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power point slideshow of Views 101
Cleveland Drupal User Group - 02/05/2011

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  • default content types are page and story with cck we can extend them or change them according to our needs. more additional modules = more extensibility. we could add images, videos, podcasts, links, emails, etc.
  • Views

    1. 1. Introduction to Views Views-6.x-2.12 Cleveland Drupal User Group Presentation - 02/05/2011 
    2. 2. Default Content Types Available to Us &quot;Out of the Box&quot; <ul><ul><li>A  page , similar in form to a  story , is a simple method for creating and displaying information that rarely changes, such as an &quot;About us&quot; section of a website. By default, a  page  entry does not allow visitor comments and is not featured on the site's initial home page. </li></ul></ul><ul><ul><li>A  story , similar in form to a  page , is ideal for creating and displaying content that informs or engages website visitors. Press releases, site announcements, and informal blog-like entries may all be created with a  story  entry. By default, a story  entry is automatically featured on the site's initial home page, and provides the ability to post comments. </li></ul></ul>
    3. 3. Drupal &quot;Out of the Box&quot; <ul><li>requires a database for everything it does </li></ul>pieces of content lists of content skeleton of every site
    4. 4. Pieces of Content CCK (Content Construction Kit) is a small group of modules that assist in the creation of new fields for content types. Drupal core allows us to create a content type, and CCK adds the fields we want to have in that content type to make it suit our needs. This allows for the ultimate in flexibility and customization. CCK exposes data.
    5. 5. <ul><li>Lists of Content </li></ul><ul><li>Views is a module that provides a flexible way to control how lists and tables of content are presented. The Views module is a powerful tool to display, sort, and filter content. Views are considered to be the building blocks of content. Views can even sort and filter data &quot;on the fly&quot; with exposed filters.   Views displays data. </li></ul>
    6. 6. What is Views? <ul><ul><li>query builder </li></ul></ul><ul><ul><li>retrieves a list of content & displays it </li></ul></ul><ul><ul><li>can power a lot of the site </li></ul></ul><ul><ul><li>let's us choose a lot of display info in the UI </li></ul></ul><ul><ul><li>has a lot of theming power </li></ul></ul><ul><ul><li>takes SQL statements and hides them behind a clickable UI </li></ul></ul><ul><ul><li>we don't need to know PHP </li></ul></ul><ul><ul><li>we can change behavior without changing code </li></ul></ul><ul><ul><li>UI interface </li></ul></ul><ul><ul><li>built in data safety </li></ul></ul><ul><ul><li>export capability </li></ul></ul><ul><ul><li>tight integration with many modules </li></ul></ul><ul><ul><li>exposed widgets </li></ul></ul>Advantages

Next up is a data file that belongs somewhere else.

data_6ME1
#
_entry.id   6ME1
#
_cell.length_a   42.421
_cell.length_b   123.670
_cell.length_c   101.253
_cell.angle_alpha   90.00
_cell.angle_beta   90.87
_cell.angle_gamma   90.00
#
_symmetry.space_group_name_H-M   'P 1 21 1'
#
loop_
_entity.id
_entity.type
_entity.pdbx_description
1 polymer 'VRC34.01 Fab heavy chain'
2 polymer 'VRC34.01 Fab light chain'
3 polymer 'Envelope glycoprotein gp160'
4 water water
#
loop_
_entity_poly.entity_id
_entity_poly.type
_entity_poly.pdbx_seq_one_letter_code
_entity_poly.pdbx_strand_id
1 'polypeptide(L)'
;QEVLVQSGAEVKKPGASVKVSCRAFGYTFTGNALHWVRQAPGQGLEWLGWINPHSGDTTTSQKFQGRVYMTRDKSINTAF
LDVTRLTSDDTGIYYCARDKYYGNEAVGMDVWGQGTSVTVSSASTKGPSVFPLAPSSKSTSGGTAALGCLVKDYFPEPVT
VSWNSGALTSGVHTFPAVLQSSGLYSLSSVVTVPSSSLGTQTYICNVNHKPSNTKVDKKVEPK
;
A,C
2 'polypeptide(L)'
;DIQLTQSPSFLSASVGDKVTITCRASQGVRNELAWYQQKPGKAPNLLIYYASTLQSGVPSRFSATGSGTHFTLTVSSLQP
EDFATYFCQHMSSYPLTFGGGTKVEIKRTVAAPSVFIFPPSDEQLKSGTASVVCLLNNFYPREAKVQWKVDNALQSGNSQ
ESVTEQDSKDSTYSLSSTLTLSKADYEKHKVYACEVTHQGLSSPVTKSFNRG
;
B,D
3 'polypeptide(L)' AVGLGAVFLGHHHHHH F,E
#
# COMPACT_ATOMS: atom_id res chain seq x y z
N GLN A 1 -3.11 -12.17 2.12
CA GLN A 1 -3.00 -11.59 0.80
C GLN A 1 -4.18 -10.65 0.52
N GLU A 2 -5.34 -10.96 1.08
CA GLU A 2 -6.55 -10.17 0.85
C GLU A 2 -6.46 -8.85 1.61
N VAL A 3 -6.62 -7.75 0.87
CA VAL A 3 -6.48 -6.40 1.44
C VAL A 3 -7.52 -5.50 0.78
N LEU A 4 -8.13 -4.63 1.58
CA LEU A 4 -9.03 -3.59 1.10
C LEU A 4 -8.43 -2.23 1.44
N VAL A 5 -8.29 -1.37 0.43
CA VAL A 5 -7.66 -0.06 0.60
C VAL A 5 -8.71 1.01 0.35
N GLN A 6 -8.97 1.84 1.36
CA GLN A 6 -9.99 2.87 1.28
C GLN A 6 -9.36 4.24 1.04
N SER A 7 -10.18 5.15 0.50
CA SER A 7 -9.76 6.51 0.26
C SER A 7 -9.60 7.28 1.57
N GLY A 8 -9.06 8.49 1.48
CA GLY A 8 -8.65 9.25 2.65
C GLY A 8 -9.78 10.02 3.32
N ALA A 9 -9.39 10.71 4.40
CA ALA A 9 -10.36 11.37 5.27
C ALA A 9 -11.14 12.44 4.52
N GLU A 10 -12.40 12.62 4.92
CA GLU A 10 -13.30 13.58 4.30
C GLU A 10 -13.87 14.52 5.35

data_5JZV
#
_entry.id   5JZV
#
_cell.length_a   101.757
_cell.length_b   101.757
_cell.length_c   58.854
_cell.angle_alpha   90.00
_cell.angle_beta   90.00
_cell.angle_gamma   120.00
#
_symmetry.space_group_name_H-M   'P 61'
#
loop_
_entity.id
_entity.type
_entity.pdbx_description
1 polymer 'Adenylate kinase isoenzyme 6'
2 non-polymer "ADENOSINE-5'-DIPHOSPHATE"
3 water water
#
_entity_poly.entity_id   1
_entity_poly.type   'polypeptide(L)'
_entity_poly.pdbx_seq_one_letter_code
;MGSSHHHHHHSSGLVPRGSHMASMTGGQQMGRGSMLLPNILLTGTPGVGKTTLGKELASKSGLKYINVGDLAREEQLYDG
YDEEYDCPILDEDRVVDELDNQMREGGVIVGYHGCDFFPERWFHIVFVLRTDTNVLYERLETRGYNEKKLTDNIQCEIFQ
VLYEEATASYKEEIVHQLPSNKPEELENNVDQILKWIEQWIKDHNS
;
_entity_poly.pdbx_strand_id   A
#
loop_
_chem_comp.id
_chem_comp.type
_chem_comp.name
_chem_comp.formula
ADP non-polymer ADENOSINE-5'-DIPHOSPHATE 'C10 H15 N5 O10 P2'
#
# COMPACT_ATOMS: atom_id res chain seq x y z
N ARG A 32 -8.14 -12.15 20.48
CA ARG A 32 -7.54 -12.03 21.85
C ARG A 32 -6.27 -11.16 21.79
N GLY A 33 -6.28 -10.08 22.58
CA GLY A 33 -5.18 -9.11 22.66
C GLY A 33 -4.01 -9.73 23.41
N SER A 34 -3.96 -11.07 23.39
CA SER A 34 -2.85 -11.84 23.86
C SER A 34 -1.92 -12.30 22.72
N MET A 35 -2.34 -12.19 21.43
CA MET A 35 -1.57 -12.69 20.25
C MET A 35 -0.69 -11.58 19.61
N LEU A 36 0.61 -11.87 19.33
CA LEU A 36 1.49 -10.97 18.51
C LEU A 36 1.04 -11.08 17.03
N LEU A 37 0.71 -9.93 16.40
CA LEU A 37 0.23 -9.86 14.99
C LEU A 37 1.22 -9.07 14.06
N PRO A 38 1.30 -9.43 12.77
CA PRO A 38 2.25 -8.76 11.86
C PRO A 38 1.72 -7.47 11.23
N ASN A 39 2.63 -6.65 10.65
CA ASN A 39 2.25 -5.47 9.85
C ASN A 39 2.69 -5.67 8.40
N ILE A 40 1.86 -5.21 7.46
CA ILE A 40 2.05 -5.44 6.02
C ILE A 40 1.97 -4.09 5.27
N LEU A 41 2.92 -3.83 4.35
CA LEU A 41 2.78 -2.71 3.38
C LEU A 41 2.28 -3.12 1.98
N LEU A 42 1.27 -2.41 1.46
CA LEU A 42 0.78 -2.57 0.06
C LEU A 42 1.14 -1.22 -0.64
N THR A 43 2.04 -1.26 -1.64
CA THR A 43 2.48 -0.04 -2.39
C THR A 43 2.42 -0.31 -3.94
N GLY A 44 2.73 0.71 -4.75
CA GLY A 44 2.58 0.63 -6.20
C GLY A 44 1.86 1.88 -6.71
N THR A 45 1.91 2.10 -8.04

7. 7. Disadvantages <ul><ul><li>it is not as optimized as it could be </li></ul></ul><ul><ul><li>might not be able to produce the query we want </li></ul></ul>
    8. 8. Non-developers can get some very custom fields. Developers have a quick and easy way to add functionality without starting from scratch.
    9. 9. users , nodes , comments , images , taxonomy terms fields (titles, names, body), filters (criteria, color, type), sorts (how we want it organized), arguments (custom URLs and other filters), relationships (pulling in information from other sections of the site table , ordered list , unordered list , grid
    10. 10. How the UI Relates to the SQL Query <ul><li>Fields - which fields from my result set we want to display </li></ul><ul><li>Filters & Arguments - allow us to adjust and fine tune the result set to the results we want </li></ul><ul><li>Relationships - used to tie in additional data that can help filter it further </li></ul><ul><li>Sort - allows us to adjust how things are ordered </li></ul><ul><li>SELECT </li></ul><ul><li>WHERE </li></ul><ul><li>JOINS </li></ul><ul><li>ORDER BY </li></ul>
    11. 11. About Joins in Views <ul><li>Drupal is only concerned with joins that relate data between two tables; we have access to LEFT JOIN and INNER JOIN . </li></ul><ul><li>A LEFT JOIN returns all the rows from Table A and the all the rows from Table B even when there is no match. An example is to &quot;find all nodes posted by a user, and display the username and node title&quot;. </li></ul><ul><li>An INNER JOIN returns all the rows when there is at least one match in both tables. An example would be to &quot;list all users with any orders&quot;. </li></ul>
    12. 13. Resources for Event Management View <ul><li> </li></ul><ul><li> </li></ul><ul><li> </li></ul><ul><li> </li></ul><ul><li> </li></ul><ul><li> </li></ul><ul><li> </li></ul><ul><li> </li></ul>